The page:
Plaintiff's claims for monetary and injunctive relief are
barred by sovereign immunity: (2) Plaintiff did not exhaust
his Eighth Amendment conditions of confinement claims prior
to filing this lawsuit; (3) Defendants are protected from
Plaintiff's personal capacity claims by qualified
immunity because Defendant did not violate his due process
rights and Plaintiff failed to state an Eighth Amendment
claim against them. (ECF No. 52.)
disputes several facts relied upon by Defendants. (ECF No.
59). Most notably, Plaintiff argues: (1) he plead not guilty
to all four of the disciplinary charges at his disciplinary
hearing; and (2) he exhausted his administrative remedies
concerning his Eighth Amendment claims, even though he
received no response at each level. (ECF No. 59 at SOF 28);
59 at SOF 116-117).
Official Capacity Claims
seeks monetary damages against Defendants for his claims.
“Claims against individuals in their official
capacities are equivalent to claims against the entity for
which they work.” Gorman v. Bartch, 152 F.3d
907, 914 (8th Cir.1998). The Defendants in this case are all
employees of the ADC. Thus, Plaintiff's official capacity
claims against the Defendants is a claim against the ADC.
Id. The ADC is a state agency. See Fegans v.
Norris, 351 Ark. 200, 206, 89 S.W.3d 919 (2002). States
and state agencies are not “persons” subject to
suit under § 1983. Howlett v. Rose, 496 U.S.
356 (1990); Will v. Mich. Dept. of State Police, 491
U.S. 58 (1989); McLean v. Gordon, 548 F.3d 613, 618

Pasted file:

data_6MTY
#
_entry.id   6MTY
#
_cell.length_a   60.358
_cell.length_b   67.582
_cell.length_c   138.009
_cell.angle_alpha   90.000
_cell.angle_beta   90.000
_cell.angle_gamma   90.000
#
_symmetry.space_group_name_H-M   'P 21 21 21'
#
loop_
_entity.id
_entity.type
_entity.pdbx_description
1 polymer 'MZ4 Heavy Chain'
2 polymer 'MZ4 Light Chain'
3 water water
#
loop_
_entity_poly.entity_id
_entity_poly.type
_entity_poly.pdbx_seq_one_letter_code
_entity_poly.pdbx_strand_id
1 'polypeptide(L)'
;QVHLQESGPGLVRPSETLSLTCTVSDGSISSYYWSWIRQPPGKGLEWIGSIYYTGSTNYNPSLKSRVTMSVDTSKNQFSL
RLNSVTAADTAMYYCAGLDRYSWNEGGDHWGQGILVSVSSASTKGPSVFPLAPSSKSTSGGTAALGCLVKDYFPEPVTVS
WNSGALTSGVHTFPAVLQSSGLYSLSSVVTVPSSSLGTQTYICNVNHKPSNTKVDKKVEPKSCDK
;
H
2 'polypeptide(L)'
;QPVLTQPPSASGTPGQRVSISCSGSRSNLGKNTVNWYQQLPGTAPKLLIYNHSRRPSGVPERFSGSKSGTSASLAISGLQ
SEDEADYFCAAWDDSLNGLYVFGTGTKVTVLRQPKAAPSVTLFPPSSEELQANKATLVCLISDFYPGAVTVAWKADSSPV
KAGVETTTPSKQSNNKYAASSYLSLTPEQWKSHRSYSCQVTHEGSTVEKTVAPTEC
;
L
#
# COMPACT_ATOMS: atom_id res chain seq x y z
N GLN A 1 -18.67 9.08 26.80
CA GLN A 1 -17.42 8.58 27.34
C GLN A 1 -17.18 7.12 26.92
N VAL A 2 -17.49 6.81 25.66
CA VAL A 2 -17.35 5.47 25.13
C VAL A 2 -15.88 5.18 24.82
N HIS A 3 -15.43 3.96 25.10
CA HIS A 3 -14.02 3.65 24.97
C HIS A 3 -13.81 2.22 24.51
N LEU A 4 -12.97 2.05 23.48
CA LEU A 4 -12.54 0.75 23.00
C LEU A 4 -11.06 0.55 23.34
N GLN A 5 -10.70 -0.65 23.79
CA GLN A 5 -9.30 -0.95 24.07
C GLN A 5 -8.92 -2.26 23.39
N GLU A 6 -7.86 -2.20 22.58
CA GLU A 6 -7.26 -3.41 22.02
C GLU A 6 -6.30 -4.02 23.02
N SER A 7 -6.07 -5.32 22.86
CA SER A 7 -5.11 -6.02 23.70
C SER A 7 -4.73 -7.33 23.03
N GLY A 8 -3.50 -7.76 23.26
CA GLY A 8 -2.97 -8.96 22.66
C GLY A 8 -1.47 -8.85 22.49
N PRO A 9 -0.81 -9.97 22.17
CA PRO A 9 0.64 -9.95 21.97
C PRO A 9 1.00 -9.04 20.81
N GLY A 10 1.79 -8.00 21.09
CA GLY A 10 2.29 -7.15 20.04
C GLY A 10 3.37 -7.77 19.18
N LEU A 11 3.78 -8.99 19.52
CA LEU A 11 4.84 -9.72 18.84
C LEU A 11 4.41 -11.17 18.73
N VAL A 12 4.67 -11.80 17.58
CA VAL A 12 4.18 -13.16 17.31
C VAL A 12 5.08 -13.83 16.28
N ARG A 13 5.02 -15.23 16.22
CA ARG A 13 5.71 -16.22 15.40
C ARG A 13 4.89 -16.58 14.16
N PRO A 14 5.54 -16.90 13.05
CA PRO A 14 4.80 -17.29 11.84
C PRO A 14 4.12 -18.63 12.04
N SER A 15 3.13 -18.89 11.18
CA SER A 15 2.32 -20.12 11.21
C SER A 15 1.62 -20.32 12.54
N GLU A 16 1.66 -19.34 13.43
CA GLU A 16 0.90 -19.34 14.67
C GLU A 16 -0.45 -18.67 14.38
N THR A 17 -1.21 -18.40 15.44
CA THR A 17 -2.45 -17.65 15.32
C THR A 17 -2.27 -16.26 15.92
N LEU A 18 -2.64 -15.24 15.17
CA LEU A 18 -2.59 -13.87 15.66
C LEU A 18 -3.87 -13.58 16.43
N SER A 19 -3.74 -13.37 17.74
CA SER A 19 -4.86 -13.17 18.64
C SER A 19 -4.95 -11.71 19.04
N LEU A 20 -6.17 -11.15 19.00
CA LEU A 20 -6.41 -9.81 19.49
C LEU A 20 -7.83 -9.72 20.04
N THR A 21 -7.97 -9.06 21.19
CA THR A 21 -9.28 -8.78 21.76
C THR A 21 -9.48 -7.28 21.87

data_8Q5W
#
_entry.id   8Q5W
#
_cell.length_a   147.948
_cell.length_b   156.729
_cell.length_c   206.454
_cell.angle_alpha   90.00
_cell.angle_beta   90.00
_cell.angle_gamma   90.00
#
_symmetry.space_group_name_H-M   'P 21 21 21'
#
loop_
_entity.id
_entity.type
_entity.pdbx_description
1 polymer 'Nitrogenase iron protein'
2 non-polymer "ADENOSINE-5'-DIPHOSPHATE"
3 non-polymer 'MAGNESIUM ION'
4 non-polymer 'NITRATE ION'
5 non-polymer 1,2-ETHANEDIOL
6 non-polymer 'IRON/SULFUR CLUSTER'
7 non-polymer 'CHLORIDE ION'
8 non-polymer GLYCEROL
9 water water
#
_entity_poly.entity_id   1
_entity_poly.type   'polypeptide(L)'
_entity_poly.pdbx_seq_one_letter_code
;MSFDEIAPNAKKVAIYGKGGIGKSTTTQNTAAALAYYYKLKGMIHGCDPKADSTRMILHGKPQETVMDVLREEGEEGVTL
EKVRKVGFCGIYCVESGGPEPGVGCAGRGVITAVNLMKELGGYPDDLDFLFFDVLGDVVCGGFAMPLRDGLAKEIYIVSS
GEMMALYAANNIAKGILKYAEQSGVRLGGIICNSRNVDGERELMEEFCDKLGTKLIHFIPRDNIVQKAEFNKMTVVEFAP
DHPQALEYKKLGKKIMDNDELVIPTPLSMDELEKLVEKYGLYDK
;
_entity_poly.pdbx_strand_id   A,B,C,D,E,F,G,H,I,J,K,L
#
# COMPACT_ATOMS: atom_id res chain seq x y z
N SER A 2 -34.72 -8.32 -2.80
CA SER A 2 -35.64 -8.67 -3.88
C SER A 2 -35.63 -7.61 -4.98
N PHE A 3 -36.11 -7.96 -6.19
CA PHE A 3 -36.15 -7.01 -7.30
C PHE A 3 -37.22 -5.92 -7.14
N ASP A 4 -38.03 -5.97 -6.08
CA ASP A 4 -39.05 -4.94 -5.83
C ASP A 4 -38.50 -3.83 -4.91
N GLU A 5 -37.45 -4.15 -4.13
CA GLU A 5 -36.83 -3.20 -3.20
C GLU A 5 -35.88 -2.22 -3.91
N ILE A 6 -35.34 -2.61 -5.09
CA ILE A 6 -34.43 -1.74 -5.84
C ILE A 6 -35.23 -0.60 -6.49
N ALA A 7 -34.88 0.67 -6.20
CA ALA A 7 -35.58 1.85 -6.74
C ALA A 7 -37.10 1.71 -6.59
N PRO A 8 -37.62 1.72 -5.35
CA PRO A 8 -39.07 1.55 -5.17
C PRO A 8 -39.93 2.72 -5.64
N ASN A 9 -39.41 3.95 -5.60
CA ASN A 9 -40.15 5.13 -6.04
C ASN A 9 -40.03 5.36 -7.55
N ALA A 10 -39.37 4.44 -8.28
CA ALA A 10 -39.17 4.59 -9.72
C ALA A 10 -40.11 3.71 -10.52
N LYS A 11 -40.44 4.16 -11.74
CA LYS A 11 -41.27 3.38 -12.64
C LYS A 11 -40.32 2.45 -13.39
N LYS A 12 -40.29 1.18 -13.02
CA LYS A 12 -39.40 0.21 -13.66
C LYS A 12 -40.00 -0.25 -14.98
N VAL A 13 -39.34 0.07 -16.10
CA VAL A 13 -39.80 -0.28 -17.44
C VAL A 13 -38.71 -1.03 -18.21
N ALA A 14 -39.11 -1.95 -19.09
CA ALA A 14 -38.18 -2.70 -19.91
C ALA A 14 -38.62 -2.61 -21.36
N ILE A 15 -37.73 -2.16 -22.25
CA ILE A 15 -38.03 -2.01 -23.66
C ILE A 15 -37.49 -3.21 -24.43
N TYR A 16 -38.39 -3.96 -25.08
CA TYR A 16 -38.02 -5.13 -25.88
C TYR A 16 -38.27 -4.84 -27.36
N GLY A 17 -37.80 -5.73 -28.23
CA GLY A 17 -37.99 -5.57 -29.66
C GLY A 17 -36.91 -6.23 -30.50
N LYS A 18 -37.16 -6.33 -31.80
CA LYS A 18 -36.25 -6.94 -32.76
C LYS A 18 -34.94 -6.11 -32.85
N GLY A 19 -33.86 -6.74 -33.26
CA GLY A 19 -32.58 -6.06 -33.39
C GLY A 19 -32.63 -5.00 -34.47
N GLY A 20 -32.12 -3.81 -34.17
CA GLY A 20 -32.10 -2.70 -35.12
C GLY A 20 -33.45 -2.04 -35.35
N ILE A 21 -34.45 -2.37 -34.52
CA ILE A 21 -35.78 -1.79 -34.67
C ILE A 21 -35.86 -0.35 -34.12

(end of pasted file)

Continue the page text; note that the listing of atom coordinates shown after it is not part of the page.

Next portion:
(8th Cir. 2008). “This bar exists whether the relief
sought is legal or equitable.” Williams v.
Missouri, 973 F.2d 599, 599 -600 (8th Cir. 1992)
(citing Papasan v. Allain, 478 U.S. 265, 276
(1986)). “Congress did not abrogate constitutional
sovereign immunity when enacting the law that was to become
section 1983.” Burk v. Beene, 948 F.2d 489,
493 (8th Cir. 1991) (citing Quern v. Jordan, 440
U.S. 332, 342 (1979)).
Defendants in this case are all employees of the State of
Arkansas. As such, the official capacity claims against them
for monetary damages are barred by sovereign immunity.
Plaintiff's claim for prospective injunctive relief as to
the alleged noise and constant illumination in punitive
isolation, however, is not barred. See Monroe v. Arkansas
State University, 495 F.3d 591, 594 (8th Cir. 2007)
(Under the exception set forth in Ex Parte Young,
209 U.S. 123 (1908), “ state officials may be sued in
their official capacities for prospective injunctive relief
without violating the Eleventh Amendment.”). As
discussed below, however, there were no violations of
Plaintiff's constitutional rights and thus no need for
prospective injunctive relief.
are therefore entitled to summary judgment as a matter of law
as to Plaintiff's official capacity claims.
Disciplinary Charge - First ...